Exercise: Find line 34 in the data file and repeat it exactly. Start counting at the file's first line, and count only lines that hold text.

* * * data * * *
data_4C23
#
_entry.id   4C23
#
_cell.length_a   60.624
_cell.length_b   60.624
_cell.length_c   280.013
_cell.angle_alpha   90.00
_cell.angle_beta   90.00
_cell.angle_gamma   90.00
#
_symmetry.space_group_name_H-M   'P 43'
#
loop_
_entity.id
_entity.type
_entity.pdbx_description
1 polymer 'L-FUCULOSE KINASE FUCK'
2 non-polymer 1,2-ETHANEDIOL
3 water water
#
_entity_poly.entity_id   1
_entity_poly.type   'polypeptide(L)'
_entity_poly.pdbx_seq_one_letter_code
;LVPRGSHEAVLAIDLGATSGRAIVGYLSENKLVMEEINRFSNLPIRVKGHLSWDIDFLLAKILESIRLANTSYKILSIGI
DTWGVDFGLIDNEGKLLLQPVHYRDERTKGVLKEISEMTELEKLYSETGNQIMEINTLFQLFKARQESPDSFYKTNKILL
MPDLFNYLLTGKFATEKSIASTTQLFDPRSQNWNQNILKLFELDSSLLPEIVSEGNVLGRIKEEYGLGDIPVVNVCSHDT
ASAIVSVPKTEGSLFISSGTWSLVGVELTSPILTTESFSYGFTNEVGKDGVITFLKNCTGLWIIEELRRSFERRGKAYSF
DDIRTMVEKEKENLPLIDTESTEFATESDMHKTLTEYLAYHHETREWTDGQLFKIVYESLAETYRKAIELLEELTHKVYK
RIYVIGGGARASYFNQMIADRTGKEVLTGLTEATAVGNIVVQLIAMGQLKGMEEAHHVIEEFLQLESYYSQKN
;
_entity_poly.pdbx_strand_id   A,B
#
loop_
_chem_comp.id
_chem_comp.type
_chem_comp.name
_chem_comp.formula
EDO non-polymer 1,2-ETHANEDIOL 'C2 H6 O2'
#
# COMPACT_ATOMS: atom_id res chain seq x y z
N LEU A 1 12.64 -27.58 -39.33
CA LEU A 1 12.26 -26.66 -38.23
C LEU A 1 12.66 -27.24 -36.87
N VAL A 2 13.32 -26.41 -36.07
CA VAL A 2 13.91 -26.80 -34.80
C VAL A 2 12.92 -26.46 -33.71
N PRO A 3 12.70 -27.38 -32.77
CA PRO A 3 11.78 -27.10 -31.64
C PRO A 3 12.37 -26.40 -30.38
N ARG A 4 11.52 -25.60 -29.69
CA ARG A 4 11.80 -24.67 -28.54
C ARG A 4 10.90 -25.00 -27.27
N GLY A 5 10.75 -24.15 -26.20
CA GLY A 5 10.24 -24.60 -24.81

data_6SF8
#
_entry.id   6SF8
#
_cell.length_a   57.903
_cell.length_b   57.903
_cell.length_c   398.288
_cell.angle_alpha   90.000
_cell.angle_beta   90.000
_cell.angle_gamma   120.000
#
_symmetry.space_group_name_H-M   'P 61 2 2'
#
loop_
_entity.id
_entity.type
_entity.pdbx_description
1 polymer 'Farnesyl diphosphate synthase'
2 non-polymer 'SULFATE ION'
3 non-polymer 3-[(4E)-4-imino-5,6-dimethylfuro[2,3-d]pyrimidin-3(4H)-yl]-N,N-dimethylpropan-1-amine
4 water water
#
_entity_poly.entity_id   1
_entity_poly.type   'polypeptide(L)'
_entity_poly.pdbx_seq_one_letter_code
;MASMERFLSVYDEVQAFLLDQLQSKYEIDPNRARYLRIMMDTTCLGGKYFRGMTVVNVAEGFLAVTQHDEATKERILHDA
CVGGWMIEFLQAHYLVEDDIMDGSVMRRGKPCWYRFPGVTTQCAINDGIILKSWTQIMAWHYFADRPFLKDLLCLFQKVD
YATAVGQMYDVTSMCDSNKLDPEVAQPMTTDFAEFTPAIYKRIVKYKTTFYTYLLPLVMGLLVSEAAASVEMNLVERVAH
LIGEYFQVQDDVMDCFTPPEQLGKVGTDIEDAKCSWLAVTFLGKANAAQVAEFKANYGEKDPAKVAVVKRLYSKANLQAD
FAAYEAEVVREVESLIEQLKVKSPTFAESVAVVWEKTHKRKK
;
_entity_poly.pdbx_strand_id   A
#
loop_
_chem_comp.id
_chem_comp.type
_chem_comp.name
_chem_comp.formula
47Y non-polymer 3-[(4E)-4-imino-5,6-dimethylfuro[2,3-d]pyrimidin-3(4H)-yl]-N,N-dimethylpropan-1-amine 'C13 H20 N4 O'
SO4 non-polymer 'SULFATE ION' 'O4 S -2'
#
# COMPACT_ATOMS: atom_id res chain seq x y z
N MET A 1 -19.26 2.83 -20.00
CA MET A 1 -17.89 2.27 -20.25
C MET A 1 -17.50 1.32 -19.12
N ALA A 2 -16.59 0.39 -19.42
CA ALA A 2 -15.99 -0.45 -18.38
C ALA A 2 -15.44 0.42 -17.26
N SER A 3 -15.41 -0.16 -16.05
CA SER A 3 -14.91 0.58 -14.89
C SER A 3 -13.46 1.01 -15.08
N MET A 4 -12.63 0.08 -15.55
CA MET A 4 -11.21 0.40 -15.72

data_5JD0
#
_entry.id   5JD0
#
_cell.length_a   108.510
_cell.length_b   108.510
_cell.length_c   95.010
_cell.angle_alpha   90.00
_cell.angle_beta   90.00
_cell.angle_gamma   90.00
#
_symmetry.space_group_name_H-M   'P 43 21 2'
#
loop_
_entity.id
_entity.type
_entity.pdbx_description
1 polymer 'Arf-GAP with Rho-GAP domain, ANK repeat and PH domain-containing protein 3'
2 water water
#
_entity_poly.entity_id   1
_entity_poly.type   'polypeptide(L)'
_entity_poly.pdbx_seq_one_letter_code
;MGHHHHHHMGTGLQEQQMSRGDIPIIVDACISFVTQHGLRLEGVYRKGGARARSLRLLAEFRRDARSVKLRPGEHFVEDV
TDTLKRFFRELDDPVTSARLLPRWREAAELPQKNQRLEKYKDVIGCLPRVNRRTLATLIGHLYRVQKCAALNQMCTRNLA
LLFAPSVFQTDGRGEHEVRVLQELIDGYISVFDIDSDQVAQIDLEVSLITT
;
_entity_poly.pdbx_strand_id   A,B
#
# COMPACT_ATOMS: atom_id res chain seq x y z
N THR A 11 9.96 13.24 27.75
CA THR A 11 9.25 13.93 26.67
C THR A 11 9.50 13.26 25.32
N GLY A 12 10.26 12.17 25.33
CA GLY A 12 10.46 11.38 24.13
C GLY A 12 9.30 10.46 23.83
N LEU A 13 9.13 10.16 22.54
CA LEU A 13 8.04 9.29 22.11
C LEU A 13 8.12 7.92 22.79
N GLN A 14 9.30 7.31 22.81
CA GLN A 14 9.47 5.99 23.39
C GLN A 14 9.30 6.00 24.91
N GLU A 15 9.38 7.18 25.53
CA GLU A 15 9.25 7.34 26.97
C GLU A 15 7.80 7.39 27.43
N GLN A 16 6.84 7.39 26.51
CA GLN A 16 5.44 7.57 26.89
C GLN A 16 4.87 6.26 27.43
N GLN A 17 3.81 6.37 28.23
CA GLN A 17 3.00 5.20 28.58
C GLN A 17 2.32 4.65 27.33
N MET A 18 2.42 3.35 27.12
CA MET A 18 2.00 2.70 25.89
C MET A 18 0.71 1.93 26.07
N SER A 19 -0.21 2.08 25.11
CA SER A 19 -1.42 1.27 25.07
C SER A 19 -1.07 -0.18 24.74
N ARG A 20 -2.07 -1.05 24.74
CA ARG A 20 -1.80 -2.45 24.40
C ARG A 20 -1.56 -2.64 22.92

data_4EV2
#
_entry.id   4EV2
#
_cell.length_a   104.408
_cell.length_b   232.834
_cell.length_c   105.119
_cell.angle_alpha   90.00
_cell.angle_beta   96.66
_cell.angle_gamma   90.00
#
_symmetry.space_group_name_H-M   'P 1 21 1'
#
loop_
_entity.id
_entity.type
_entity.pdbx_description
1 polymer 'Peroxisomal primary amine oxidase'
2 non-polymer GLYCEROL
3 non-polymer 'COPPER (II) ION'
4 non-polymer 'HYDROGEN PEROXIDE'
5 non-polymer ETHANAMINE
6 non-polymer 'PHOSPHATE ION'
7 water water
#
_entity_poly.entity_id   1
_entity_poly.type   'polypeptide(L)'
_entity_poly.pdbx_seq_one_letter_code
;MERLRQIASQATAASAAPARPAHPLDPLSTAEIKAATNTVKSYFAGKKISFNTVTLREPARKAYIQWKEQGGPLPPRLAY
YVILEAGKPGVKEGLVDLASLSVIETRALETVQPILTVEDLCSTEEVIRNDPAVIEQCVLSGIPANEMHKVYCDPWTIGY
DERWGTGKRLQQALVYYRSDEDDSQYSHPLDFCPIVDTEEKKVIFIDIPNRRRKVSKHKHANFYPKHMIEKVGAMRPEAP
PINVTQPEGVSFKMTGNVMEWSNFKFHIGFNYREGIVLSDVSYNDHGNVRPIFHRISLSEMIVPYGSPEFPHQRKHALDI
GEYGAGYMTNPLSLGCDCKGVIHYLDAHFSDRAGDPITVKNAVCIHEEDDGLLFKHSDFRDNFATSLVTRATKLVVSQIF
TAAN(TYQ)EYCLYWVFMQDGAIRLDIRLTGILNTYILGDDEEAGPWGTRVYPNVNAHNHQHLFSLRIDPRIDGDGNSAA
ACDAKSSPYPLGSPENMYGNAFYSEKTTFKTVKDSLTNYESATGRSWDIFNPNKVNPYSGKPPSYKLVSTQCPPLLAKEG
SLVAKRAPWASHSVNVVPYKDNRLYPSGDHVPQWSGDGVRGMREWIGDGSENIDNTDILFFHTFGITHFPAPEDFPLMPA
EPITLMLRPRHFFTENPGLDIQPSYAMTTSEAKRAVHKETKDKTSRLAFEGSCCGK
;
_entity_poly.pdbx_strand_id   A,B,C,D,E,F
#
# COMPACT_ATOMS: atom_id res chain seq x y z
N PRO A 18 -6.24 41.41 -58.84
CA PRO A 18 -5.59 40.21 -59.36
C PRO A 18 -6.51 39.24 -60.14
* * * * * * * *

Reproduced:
loop_